When I say “the majority of your diet should be plant based,” I mean around 80 percent.The bulk of your diet should consist of vegetables, fruits, nuts, legumes and whole grains. This is something that I’m still working on because I love bread (most breads aren't vegan by the way) and pasta.
3. Don’t restrict calories
Now this is one of the many perks of a vegan diet. You don’t have to, and, in fact, should not restrict calories. You are already eating whole natural foods, there is no need to limit calorie intake. Give your body time to adjust to your new plant-based lifestyle before limiting calories if you choose to do so.
4. Give yourself some options
It’s a total myth that vegan food is boring. There are endless vegan food options (well...minus meat, dairy and other animal byproducts) to choose from. You might have to get a little creative, but that’s another perk of being vegan. Here are some sites with great recipes to get you started: Sweet Potato Soul/Brown Vegan.
5. Don’t be so hard on yourself
It’s totally okay if you slip up and eat something non-vegan. This is a lifestyle change, just learn from it and keep it moving. Give yourself some credit, the fact that you’re even considering going vegan is a step in the right direction. Nobody is perfect, which is why we need to encourage and support each other to make healthier lifestyle choices for the mind, body and soul.
Grad Student, Free Spirit, Holistic Life Enthusiast. Check out my blog: miramarshall.com. Follow me on Instagram and Snapchat @MiraMarshall.
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Congrats! You’ve decided to become a vegan — a lifestyle that promotes healing and overall wellness. But managing the transition the first few weeks or even months can be tricky. Whether you’re a novice or just struggling with the lifestyle change, here are 7 mistakes I and others have made so you don’t have to.
Going cold turkey
I get the all or nothing mentality, but going cold turkey when it comes to anything this drastic will undoubtedly shock your body. Cravings will be heightened. You could even have withdrawals. It’s a surefire way to not stick with it. Smooth, gradual transitions are more natural and give your body the time it needs to adjust. I gave up meat in increments, first red meats, then poultry and finally seafood. It was another year before I gave up dairy. I did it all at my own pace, whatever felt good. Now, if you are adopting a plant-based diet for critical health issues, by all means take the plunge immediately. Otherwise, explore the landscape. Discover how your body reacts to certain foods. Allow it to be an adventure instead of a death sentence. Remember, you are choosing this.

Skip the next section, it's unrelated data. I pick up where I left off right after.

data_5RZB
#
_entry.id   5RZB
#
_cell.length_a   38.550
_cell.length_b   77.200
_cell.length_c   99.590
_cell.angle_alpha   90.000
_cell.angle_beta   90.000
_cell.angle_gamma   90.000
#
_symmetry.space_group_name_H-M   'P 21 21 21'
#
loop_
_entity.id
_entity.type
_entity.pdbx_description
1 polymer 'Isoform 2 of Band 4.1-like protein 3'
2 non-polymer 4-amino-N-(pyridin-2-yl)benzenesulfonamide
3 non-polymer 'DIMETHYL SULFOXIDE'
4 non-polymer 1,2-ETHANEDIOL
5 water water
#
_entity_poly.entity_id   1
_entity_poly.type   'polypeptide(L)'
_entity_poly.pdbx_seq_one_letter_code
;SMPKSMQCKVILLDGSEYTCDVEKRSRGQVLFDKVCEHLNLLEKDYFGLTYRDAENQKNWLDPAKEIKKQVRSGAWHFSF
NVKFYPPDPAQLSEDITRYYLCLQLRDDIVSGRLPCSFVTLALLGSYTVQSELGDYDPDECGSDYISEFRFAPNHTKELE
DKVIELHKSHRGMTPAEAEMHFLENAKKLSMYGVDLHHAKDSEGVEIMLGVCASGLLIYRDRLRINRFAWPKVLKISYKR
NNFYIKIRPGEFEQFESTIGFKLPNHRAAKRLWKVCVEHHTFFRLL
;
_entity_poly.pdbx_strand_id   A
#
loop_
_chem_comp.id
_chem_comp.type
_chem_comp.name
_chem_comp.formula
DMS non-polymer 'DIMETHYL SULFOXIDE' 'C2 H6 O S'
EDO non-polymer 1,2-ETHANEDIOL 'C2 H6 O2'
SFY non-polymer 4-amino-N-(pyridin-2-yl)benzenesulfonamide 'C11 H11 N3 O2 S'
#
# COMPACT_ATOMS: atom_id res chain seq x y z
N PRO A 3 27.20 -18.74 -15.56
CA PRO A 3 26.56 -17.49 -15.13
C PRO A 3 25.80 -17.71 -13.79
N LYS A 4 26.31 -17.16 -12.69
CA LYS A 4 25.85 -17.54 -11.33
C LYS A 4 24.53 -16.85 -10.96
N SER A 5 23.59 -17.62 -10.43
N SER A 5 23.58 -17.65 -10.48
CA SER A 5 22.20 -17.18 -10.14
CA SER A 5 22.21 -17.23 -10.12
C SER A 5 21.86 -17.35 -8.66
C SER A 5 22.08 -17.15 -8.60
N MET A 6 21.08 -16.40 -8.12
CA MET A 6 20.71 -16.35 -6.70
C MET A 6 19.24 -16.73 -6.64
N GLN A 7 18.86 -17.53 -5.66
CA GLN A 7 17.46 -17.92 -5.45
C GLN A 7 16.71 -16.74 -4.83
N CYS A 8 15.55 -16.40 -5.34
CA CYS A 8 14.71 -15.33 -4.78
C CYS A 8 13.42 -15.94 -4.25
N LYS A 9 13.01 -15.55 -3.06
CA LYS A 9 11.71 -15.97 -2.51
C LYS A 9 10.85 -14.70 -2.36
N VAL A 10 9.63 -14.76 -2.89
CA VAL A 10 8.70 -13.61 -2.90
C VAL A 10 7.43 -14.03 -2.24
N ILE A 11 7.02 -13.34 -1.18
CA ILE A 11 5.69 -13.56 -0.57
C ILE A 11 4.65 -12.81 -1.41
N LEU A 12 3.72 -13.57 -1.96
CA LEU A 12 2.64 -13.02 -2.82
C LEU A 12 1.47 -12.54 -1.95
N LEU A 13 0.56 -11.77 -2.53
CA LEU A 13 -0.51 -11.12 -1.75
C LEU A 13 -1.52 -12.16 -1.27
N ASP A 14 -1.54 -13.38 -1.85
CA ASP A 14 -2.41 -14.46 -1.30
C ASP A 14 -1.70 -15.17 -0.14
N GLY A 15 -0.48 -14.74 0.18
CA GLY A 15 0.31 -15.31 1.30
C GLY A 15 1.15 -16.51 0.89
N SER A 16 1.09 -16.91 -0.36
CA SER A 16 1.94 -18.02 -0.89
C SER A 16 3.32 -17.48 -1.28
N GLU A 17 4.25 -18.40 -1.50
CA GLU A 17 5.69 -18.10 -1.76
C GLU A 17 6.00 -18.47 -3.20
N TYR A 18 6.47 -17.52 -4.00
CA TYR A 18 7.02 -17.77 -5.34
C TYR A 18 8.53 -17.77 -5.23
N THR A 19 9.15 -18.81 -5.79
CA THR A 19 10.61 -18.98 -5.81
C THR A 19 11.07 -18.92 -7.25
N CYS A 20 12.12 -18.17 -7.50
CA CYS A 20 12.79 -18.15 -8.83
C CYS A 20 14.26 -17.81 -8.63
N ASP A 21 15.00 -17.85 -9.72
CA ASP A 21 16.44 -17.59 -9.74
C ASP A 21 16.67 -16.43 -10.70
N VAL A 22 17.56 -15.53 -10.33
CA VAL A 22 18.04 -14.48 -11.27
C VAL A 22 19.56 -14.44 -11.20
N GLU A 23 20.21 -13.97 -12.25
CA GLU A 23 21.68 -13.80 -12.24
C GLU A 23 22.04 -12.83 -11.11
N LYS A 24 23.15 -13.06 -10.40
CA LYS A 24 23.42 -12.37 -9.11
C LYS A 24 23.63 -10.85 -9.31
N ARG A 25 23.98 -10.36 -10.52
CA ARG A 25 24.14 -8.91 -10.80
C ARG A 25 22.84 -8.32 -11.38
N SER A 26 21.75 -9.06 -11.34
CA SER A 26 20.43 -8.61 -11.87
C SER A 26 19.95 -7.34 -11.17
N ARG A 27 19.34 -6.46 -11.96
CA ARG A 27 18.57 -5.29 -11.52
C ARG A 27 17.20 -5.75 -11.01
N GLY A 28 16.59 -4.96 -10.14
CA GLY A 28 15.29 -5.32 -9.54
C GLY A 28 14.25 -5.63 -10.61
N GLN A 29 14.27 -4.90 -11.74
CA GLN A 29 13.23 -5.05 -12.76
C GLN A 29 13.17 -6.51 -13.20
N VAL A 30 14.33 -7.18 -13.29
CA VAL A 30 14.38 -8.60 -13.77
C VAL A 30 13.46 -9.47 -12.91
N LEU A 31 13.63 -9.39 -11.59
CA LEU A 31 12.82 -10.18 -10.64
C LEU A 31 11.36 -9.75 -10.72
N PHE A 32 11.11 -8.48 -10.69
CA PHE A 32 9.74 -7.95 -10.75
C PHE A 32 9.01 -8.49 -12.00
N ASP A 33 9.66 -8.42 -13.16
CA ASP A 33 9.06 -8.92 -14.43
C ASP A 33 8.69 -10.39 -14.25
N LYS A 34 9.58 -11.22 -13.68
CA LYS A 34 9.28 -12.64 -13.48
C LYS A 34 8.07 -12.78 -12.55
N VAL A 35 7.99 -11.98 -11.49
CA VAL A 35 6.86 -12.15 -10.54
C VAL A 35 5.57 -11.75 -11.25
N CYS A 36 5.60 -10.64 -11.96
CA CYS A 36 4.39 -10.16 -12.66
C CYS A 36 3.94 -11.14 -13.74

Eating more starchy carbohydrates
Giving up meats made it very easy for me to add an additional helping of carbohydrates onto my plate. Please let the 5lbs I gained in doing so be a warning to you — put the bag of chips down. I should also say that carbohydrates are not the enemy. Just don’t overdo them, especially the processed kinds such as flour, rice, pasta, cereal, etc. Meat is filling, so we look for something similar to fill that void. But that over-satisfied and stuffed feeling we experience at the dinner table isn’t natural. We only think it is because that’s how we’ve been eating for so long. Food is our fuel. It’s supposed to energize us, not debilitate us. Keep your typical serving size of healthy carbohydrates (beans, legumes, etc) and double your green veggies.
Not properly replacing proteins
Many people do feel lethargic and/or moody after making the transition to a plant-based diet. It’s not because of the lack of meat, it’s the lack of proteins and minerals we are used to getting from meat, along with the toxins and the absorbent amount of hormones and antibiotics I’m sure your body doesn’t miss. So what’s the fix? An absorbent amount of greens of course. A good helping of dark, leafy green veggies pack everything your body is missing and then some — protein, iron, calcium and essential minerals you can’t get from meat and vitamins A, C, K, potassium, fiber, etc. Broccoli contains more protein per calorie than steak and spinach runs neck and neck with chicken and fish. Another great source of hearty greens come from the ocean in seaweed. Although greens are essential, so are your healthy carbohydrates such as quinoa, beans and legumes. If your body is well-fed with these key foods and an assortment of fruits and veggies that span the color of the rainbow, your body will feel better than it ever did while eating meat.
Only shopping at Whole Foods
The age-old myth that eating healthy costs a fortune I’m sure comes from someone who’s only frame of reference is Whole Foods. There are so many other options such as local farmers markets, small farms and local co-ops. Even stores such as Trader Joe’s or ALDI provide more variety. I admit, it's going to require more work on your end, such as finding out which store sells the organic tahini or which farm in your area will let you pick strawberries for a fraction of the store price. But this is an adventure, remember? You’ll be surprised how much you save by cutting out meat and dairy. Although stores like Whole Foods will have more options when it comes to meat substitutes and such, opt to learn more about the fruits and veggies that are grown locally and in-season where you live. If you want to ball out in Whole Foods, by all means make it rain. But it doesn’t hurt to support your local economy and reduce your carbon footprint on your road to cleaner eating.